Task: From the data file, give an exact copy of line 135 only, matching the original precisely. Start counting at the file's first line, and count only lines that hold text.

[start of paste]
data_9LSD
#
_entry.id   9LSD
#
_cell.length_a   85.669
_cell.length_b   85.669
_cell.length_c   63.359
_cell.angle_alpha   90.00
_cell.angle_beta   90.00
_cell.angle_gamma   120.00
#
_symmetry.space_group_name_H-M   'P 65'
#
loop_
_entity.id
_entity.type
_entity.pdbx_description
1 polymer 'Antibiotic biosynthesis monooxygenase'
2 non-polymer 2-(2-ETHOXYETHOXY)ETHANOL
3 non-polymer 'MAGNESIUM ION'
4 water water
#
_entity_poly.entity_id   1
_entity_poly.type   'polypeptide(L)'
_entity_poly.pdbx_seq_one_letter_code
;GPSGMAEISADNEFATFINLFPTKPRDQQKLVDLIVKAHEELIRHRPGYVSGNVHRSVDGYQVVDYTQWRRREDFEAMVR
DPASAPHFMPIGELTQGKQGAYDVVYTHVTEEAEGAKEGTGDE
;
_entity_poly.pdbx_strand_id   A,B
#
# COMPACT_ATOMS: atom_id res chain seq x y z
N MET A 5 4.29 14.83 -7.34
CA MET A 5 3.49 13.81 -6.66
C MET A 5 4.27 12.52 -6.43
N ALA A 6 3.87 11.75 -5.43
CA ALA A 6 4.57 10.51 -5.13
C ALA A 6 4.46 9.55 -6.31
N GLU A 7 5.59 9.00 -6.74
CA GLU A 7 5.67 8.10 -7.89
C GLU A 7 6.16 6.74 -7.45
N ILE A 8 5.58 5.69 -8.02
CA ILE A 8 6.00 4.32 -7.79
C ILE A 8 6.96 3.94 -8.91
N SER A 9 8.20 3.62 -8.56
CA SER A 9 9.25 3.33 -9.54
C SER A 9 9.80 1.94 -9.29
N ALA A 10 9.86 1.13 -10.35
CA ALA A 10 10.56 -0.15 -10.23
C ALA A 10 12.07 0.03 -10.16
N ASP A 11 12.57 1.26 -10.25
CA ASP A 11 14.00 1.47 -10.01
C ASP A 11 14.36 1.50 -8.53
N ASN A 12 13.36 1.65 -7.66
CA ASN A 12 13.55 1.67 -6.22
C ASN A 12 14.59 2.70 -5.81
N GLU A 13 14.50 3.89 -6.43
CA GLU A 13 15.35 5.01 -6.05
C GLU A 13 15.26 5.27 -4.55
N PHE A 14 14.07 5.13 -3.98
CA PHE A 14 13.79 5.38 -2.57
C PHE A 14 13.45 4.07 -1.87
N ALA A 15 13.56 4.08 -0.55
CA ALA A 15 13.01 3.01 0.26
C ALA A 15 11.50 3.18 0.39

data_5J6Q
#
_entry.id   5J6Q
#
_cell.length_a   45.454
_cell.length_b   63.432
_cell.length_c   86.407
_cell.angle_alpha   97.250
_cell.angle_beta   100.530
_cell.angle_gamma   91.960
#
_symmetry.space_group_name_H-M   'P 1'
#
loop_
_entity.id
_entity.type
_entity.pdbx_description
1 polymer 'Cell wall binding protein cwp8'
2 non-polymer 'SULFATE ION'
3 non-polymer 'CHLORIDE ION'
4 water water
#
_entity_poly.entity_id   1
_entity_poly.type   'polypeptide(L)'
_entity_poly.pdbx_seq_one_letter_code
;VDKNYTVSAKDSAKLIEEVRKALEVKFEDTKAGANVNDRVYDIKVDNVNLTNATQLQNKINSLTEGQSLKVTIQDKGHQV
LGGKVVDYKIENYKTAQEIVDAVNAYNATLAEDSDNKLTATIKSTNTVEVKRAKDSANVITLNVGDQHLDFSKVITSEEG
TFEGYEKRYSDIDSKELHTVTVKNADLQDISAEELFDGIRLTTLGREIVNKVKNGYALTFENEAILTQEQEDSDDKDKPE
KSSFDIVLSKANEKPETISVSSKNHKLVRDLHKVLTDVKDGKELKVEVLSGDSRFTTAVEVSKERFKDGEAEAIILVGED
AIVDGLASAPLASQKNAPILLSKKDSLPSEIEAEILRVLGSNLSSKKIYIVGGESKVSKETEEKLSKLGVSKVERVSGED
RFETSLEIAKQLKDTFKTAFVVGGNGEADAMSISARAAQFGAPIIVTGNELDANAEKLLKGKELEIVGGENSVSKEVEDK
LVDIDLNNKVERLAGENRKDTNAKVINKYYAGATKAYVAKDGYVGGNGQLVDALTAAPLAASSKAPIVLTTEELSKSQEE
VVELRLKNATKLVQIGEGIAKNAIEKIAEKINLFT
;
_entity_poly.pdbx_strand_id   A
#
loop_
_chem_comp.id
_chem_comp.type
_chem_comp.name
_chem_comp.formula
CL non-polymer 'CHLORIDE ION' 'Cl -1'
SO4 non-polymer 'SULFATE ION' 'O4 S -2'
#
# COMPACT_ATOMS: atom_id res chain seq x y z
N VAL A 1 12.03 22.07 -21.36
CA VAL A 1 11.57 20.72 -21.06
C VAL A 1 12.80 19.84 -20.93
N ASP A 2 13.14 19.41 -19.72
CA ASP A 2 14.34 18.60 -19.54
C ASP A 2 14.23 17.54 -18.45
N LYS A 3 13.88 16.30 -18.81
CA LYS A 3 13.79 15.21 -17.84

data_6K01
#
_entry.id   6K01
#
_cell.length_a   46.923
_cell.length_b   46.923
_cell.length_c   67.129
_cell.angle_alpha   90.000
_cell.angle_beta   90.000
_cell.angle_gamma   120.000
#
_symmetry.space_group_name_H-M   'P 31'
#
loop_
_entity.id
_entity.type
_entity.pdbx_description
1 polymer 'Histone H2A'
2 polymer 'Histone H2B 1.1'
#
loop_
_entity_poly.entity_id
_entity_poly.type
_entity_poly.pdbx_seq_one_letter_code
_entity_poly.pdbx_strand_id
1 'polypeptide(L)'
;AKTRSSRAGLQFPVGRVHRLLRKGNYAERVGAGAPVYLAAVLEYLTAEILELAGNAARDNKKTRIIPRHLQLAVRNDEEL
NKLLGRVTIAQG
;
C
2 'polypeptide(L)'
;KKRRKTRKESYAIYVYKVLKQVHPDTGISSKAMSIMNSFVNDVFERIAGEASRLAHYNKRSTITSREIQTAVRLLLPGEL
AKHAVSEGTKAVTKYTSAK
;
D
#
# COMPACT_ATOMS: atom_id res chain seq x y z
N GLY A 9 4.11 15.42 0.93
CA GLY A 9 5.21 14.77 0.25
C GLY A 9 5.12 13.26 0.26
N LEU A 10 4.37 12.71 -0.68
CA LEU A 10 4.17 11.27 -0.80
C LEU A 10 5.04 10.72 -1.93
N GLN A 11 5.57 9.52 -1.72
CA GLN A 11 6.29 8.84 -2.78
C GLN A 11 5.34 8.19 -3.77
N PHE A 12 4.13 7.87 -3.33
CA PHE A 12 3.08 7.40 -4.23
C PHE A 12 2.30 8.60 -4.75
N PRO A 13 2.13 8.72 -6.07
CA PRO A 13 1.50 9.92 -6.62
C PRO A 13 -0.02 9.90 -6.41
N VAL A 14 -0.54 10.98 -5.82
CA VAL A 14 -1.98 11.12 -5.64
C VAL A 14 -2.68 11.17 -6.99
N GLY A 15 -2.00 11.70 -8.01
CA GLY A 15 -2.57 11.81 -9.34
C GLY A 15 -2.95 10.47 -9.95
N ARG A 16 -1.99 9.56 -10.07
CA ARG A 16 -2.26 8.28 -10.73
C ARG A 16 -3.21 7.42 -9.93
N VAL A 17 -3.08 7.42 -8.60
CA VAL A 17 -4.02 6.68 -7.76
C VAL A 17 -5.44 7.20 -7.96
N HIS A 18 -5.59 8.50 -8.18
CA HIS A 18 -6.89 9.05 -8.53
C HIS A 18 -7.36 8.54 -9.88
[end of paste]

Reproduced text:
1 polymer 'Histone H2A'